Summary: Death through Adam, life through Christ

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Romans 5:12-21

John Shearhart

July 25, 2010


We’ve spent a lot of time talking about righteousness and sin. As far as man is concerned there’s not even a hope of righteousness from within because “THERE IS NONE RIGHTEOUS, NOT EVEN ONE.” It’s not just that we aren’t righteous, but we’re completely evil. Our throats are called open graves, our mouths are full of lies, poison, cursing, and bitterness. We’re eager to sin, and we don’t fear God (3:10-18).

The only reason we have any hope at all is because of the righteousness of God which was demonstrated at the cross and which provided the way for grace (Rom. 3:21-26).

There’s no room for men to boast because we haven’t done anything. Either we’re utterly depraved or we wear the righteousness of God.

If we wear His righteousness, we have peace with Him and we enjoy all the other blessings we talked about last week (5:1-11).

Now, as we continue in chapter five, we come to see another side of our salvation. We’re not just guilty of sin, we are sinners. We were born that way because we’re sons of Adam; you might say it’s in our DNA.

So, there’s a comparison and a contrast in Romans five: the sons of Adam are born sinners through physical birth, and the sons of God are born righteous through spiritual birth.

This is an important doctrine to understand because by it we see that the issue isn’t about just our personal sin—we were born that way. When Adam sinned, he served as a representative for us all. His one sin ruined every man’s standing before God.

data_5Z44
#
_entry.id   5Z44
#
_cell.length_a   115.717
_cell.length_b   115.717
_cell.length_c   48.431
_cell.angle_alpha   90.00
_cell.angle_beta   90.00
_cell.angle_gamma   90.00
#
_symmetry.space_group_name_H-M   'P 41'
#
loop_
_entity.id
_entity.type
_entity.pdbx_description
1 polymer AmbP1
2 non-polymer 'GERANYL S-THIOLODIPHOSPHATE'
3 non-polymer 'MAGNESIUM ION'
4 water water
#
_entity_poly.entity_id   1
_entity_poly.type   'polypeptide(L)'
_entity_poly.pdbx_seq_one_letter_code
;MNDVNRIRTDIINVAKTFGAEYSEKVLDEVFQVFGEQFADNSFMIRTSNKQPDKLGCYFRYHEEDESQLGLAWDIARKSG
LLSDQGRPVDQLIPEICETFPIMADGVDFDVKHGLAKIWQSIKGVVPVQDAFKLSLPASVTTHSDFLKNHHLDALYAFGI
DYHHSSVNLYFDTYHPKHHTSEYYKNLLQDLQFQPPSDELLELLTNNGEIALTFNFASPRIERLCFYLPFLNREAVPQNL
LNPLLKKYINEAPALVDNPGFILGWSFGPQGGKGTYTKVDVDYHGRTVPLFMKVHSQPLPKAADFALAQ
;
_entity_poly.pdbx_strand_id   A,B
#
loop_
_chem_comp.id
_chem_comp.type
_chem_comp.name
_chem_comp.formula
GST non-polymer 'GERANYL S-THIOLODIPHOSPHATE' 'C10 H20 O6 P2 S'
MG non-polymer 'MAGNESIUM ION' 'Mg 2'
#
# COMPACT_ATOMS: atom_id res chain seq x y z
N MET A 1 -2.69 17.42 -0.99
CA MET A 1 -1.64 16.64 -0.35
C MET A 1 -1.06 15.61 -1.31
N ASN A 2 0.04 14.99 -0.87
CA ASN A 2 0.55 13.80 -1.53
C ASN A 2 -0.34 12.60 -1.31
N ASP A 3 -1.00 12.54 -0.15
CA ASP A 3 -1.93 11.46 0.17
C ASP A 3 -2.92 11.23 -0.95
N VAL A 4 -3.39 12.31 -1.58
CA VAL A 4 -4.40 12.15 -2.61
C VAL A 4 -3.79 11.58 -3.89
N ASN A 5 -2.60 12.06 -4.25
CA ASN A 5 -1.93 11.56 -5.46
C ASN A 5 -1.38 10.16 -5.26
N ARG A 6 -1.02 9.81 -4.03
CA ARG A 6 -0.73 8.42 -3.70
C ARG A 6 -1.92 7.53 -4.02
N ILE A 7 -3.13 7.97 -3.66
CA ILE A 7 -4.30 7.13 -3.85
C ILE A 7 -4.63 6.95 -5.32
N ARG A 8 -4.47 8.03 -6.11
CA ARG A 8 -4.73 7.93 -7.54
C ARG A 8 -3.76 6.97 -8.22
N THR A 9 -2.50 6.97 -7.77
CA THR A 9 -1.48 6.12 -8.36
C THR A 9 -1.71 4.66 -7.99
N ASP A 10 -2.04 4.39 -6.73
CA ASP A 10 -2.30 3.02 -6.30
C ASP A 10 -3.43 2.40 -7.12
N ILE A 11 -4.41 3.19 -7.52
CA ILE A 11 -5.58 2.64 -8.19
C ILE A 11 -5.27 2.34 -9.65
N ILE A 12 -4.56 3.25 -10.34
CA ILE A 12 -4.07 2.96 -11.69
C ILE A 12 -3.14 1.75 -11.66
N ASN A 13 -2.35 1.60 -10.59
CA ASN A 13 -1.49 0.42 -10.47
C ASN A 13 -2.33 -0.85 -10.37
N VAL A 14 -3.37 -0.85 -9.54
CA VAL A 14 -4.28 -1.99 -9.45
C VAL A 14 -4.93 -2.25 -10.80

However, Christ’s one act of obedience restored many despite countless sins!

Sin and salvation are issues far greater than just what we have or haven’t done, but they each come down to only two beings…

Death Through Adam, Life Through Christ

1. Adam’s one sin introduced death into the world and it condemned all men (:12-14)

Therefore, just as through one man sin entered into the world, and death through sin, and so death spread to all men, because all sinned-- 13for until the Law sin was in the world, but sin is not imputed when there is no law. 14Nevertheless death reigned from Adam until Moses, even over those who had not sinned in the likeness of the offense of Adam, who is a type of Him who was to come.

He starts out with the word “therefore.” It’s hard to tell exactly what this word ties together, but it looks like he’s saying, “We’ve been reconciled to God” (5:10-11), therefore, we have “eternal life through Christ Jesus” (5:21).

Everything in the middle (:12-21) describes why and how. Why were we separated from God? How were we reconciled?

Look what he says: sin spread to all men so that death reigned over us all. Even the people who lived before the Law was given to Moses had to face the consequence of sin. Sin hadn’t been “imputed” to them; that is, they weren’t charged with personal sin because the Law didn’t yet exist. They weren’t guilty of a willful violation of a direct command as Adam was; “nevertheless” they died anyway.

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